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In part 2 of this series, I talked about getting to know the “language” of your particular business.  This week, I want to talk about how to leverage Enterprise Architects, if they are available.  According to Wikipedia,

The role of the enterprise architect [builds a holistic view of the organization’s strategy, processes, information, and information technology assets and takes] this knowledge and ensures that the business and IT are in alignment. The enterprise architect links the business mission, strategy, and processes of an organization to its IT strategy, and documents this using multiple architectural models or views that show how the current and future needs of an organization will be met in an efficient, sustainable, agile, and adaptable manner.

Doesn’t that seem like the perfect person to help you connect the tactical aspects of information security to something that is strategically relevant to the business?

These individuals are compelled by their role to understand how everything fits together to make the business “go” and you can tap into their unique perspective to help map your work back to key capabilities, goals, and obstacles faced by the business.

One other benefit of this interaction, at least from my experience, is that you can often identify areas of your own work in which you are over-investing.  If the Enterprise Architect can’t find relevance in some of your activities, and you can’t justify why you’re doing it in business terms, then it is a great candidate for something that should be on the chopping block.  After all, window dressing in the Information Security realm is a big waste of time.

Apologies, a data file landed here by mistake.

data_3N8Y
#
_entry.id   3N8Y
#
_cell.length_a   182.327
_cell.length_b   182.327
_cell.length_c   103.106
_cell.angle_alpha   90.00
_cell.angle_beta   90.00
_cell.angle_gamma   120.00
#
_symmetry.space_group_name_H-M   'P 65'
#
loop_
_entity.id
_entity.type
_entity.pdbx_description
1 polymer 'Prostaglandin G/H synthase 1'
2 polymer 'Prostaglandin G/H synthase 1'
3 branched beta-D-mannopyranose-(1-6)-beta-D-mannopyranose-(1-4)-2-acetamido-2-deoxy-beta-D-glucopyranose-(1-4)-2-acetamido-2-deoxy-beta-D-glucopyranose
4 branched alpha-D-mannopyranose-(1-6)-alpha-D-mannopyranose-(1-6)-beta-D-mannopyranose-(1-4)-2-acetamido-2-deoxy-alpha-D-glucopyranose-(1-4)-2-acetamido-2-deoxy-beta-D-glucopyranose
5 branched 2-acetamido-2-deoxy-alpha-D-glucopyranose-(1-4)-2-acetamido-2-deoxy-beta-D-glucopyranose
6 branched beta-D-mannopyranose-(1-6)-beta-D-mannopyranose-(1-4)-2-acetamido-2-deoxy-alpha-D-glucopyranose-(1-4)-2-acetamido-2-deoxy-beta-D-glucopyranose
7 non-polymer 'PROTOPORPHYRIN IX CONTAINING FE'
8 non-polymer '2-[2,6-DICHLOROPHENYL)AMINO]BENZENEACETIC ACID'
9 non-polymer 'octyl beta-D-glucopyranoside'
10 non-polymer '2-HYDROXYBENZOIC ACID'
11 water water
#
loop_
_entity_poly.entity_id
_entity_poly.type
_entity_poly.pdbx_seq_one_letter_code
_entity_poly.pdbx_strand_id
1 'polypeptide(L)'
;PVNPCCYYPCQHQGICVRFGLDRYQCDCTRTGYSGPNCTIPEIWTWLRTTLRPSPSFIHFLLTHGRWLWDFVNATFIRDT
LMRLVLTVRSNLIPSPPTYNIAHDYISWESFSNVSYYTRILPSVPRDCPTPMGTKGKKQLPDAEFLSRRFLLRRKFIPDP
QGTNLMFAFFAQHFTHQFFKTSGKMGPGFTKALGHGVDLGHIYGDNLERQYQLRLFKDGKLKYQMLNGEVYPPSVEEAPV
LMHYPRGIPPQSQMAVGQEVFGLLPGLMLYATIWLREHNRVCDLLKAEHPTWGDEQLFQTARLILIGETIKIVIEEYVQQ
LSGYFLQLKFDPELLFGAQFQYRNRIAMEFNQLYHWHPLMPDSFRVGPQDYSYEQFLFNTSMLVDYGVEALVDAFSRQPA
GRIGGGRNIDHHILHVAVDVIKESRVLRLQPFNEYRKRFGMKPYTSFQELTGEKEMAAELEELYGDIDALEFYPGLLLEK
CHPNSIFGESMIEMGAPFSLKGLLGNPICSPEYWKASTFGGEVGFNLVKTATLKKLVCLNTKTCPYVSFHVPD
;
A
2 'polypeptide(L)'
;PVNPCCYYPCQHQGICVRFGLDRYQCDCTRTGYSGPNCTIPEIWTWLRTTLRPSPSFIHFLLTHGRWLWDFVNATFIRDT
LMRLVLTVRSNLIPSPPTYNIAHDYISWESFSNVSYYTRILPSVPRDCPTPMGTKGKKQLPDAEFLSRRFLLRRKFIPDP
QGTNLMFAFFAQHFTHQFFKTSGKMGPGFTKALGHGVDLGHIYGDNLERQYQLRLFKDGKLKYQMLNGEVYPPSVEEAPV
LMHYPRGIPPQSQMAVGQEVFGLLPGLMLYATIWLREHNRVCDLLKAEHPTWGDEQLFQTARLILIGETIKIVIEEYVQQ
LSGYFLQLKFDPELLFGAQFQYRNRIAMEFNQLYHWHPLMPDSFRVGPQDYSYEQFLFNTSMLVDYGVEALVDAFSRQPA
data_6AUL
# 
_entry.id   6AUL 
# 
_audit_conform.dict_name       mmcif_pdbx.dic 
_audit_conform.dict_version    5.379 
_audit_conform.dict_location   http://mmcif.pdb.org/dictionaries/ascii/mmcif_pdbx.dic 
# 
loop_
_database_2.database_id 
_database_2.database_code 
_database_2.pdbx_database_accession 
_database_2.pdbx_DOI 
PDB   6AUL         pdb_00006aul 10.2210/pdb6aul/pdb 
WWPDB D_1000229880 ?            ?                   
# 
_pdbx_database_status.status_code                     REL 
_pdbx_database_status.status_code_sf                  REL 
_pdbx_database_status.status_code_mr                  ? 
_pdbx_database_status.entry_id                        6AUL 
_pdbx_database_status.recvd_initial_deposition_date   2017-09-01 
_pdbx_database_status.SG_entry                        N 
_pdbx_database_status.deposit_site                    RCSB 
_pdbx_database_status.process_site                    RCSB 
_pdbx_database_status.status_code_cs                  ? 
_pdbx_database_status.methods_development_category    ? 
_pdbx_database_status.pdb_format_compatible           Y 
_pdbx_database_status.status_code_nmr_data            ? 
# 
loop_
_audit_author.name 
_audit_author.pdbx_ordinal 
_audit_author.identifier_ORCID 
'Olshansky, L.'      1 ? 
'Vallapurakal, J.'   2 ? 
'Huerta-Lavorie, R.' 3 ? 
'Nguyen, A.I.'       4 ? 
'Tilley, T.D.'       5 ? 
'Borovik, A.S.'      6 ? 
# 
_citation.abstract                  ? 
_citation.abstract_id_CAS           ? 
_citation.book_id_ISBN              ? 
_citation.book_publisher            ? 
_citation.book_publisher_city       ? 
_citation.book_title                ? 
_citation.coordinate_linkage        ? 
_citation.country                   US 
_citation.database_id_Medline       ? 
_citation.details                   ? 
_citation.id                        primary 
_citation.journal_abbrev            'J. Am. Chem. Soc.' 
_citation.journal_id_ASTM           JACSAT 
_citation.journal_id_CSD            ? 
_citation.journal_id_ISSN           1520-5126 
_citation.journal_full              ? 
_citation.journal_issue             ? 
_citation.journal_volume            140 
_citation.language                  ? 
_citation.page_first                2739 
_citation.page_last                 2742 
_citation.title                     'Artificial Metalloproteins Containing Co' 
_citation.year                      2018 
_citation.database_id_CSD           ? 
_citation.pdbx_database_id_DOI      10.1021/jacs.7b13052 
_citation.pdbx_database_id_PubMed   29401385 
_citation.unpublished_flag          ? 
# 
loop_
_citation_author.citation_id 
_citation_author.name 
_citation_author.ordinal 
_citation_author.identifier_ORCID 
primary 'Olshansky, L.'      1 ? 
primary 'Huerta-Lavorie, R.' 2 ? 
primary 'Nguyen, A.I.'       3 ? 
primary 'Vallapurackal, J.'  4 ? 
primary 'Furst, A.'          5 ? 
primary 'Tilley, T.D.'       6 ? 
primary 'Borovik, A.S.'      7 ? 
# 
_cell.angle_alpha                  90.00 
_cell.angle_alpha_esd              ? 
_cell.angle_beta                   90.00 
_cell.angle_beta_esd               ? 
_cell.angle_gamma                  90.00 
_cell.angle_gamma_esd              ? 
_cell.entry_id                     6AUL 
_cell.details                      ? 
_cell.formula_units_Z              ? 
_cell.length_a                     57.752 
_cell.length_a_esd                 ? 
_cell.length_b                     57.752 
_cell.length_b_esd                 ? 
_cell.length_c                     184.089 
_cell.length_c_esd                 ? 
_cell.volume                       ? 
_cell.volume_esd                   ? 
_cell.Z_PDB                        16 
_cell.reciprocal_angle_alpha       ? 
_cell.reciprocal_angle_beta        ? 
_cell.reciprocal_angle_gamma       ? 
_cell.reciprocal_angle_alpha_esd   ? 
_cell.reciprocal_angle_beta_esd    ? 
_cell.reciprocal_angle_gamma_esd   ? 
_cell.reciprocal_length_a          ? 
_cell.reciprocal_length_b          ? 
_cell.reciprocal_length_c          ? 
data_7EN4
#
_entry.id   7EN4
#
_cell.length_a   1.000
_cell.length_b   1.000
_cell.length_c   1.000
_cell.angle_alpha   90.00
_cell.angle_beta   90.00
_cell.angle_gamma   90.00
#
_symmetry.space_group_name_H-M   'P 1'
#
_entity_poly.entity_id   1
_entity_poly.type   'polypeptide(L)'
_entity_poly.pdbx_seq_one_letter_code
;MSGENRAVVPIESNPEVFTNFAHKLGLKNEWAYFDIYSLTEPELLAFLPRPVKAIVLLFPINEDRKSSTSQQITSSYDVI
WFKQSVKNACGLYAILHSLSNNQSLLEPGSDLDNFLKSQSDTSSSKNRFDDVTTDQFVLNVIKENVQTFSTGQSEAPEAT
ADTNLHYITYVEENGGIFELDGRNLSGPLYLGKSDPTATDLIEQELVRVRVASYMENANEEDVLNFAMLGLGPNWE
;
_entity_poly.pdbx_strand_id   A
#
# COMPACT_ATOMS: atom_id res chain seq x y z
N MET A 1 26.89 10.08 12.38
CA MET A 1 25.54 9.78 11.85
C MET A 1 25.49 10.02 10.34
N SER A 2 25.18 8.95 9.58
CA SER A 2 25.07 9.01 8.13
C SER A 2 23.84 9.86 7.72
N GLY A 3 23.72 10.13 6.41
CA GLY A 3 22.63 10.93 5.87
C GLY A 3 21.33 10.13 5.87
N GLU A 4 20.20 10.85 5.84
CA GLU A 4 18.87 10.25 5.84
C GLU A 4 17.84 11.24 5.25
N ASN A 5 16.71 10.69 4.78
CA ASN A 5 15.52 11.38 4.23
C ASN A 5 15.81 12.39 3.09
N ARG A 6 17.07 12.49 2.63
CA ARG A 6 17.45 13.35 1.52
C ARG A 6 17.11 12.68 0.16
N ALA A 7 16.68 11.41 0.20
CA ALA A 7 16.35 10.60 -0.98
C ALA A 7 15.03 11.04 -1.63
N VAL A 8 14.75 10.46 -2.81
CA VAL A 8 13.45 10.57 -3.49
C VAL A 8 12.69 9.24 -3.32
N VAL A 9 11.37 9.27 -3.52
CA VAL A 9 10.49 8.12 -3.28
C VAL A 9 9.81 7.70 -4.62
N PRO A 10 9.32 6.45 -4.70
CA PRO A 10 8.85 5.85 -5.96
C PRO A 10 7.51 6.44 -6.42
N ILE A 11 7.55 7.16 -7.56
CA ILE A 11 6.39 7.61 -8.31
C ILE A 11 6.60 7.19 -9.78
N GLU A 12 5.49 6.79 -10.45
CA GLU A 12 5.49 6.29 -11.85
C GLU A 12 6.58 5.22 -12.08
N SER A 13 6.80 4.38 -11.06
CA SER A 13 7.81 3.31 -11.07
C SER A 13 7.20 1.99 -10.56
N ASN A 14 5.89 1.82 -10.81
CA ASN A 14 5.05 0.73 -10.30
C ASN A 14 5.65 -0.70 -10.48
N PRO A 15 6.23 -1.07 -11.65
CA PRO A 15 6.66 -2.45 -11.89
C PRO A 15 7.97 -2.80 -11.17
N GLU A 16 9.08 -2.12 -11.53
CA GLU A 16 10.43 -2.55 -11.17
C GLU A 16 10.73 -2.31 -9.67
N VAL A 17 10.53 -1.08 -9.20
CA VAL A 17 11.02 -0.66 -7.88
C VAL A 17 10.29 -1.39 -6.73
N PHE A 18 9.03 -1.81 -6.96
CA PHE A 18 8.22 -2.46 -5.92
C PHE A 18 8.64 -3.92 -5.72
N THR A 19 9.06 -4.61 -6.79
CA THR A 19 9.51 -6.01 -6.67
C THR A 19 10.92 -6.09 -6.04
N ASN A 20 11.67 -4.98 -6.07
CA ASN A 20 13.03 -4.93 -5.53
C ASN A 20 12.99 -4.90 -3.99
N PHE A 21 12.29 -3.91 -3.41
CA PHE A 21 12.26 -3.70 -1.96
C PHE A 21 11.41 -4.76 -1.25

If you don’t have an official Enterprise Architect role, you may be able to identify the person who is filling that role.  Typically, you will know them because:

  • They are the “go to” people for how systems, processes, technologies, and business strategies work together.
  • They have been with the company for a while, and know how everything works together.
  • They are the people that executives seek out when something bad hits the fan.
  • They regularly work with the business and IT on problems and solutions
  • They are involved in most, if not all, strategic projects and seen as someone whose advice holds a lot of weight.

If you can identify such a person in your company, engage with them and solicit their help in communicating the value of your security activities.

Next week, I’ll talk about a surprising ally in this battle.  Stay tuned.  And, as always, if you have your own tips to contribute, please leave a comment below.